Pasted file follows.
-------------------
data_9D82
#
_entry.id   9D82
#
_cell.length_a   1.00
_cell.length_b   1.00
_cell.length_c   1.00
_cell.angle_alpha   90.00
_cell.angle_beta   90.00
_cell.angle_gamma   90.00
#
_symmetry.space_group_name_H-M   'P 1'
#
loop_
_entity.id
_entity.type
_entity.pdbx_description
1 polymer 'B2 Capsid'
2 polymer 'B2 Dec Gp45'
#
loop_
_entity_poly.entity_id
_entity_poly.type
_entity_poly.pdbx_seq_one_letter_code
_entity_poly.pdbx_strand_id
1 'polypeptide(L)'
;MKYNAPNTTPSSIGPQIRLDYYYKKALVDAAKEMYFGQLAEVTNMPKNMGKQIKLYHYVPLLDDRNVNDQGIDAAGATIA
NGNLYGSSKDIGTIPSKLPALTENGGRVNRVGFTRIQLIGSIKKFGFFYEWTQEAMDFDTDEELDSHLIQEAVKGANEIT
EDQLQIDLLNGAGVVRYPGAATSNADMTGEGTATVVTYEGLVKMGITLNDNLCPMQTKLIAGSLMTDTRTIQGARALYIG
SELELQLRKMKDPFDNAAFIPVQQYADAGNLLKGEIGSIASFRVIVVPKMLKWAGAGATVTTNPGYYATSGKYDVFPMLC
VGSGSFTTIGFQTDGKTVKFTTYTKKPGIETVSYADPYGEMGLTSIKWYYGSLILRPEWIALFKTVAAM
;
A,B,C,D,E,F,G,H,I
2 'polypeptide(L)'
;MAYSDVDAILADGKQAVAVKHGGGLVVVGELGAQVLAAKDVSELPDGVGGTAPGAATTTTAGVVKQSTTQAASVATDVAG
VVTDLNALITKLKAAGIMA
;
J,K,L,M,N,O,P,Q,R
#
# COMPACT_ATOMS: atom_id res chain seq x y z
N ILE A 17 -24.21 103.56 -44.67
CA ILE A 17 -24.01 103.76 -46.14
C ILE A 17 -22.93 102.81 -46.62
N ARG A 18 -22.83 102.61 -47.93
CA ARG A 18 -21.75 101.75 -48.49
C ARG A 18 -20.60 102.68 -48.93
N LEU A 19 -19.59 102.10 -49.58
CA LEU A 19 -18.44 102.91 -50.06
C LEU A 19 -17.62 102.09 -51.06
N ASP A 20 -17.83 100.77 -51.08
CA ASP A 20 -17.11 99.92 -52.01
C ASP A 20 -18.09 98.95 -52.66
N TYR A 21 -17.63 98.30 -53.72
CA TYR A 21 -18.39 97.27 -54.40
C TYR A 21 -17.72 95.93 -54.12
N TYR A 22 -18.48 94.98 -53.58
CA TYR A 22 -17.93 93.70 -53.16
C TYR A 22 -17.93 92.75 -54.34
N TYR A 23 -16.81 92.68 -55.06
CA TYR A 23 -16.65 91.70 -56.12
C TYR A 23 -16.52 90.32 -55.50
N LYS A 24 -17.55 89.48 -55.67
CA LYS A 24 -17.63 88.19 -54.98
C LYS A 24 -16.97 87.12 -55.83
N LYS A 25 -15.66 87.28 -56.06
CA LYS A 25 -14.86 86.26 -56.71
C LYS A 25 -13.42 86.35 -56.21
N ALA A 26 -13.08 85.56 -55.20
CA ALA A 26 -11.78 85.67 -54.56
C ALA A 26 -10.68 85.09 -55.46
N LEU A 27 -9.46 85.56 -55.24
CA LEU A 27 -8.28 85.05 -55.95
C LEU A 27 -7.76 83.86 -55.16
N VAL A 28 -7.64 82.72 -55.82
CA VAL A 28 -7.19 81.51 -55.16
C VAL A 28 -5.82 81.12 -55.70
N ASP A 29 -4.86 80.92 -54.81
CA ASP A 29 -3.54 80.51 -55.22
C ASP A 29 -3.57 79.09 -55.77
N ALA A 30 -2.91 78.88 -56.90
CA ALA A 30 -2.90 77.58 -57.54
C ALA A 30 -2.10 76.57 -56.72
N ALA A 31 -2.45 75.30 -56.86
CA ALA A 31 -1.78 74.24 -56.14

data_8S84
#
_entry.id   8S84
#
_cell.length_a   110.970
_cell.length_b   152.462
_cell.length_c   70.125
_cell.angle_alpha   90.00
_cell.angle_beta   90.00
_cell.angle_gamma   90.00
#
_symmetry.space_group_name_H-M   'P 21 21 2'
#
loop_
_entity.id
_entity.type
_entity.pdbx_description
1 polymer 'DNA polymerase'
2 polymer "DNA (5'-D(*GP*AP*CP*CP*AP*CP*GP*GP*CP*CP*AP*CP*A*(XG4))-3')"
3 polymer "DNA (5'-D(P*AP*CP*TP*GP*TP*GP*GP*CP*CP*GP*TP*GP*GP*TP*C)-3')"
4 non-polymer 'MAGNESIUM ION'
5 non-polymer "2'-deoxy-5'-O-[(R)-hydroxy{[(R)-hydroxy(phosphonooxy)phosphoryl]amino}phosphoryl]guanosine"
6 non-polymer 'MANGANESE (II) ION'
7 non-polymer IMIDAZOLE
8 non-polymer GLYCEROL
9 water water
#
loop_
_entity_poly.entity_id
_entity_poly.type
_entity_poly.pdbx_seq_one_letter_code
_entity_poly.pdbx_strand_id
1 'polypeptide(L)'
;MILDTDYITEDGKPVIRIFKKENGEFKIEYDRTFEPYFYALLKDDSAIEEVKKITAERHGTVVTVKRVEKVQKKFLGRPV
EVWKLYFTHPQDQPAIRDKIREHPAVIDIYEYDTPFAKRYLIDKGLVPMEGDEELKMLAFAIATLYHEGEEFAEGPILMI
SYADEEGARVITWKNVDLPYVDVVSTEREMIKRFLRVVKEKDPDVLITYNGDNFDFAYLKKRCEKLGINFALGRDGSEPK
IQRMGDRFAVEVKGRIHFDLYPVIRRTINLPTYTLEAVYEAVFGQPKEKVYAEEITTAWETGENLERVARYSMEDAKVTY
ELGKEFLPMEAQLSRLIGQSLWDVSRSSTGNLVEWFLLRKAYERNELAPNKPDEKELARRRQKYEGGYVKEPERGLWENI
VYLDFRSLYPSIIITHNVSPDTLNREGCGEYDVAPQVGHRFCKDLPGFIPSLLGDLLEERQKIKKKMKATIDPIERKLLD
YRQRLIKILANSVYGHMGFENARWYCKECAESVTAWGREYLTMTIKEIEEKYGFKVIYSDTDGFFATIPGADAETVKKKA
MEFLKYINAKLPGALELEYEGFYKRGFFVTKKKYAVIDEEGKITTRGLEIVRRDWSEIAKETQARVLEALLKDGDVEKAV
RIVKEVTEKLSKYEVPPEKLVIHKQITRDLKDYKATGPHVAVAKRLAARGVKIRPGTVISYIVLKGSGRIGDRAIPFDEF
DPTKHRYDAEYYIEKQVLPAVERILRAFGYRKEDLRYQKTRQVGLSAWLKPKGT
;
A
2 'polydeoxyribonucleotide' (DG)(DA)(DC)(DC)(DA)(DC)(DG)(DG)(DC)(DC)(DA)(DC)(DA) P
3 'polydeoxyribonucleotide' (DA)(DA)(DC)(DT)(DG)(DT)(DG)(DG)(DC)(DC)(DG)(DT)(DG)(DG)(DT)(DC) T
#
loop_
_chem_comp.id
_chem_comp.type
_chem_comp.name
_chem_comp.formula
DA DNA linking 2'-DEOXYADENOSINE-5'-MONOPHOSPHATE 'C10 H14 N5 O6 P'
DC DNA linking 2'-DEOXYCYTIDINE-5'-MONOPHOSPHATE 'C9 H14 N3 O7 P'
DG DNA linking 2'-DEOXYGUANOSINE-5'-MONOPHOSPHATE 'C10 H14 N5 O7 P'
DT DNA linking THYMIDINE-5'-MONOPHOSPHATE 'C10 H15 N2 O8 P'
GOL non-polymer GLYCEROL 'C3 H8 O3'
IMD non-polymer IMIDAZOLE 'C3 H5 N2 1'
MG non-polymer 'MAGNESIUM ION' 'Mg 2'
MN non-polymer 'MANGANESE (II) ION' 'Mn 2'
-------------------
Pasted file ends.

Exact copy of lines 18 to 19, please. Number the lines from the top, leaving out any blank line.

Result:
1 polymer 'B2 Capsid'
2 polymer 'B2 Dec Gp45'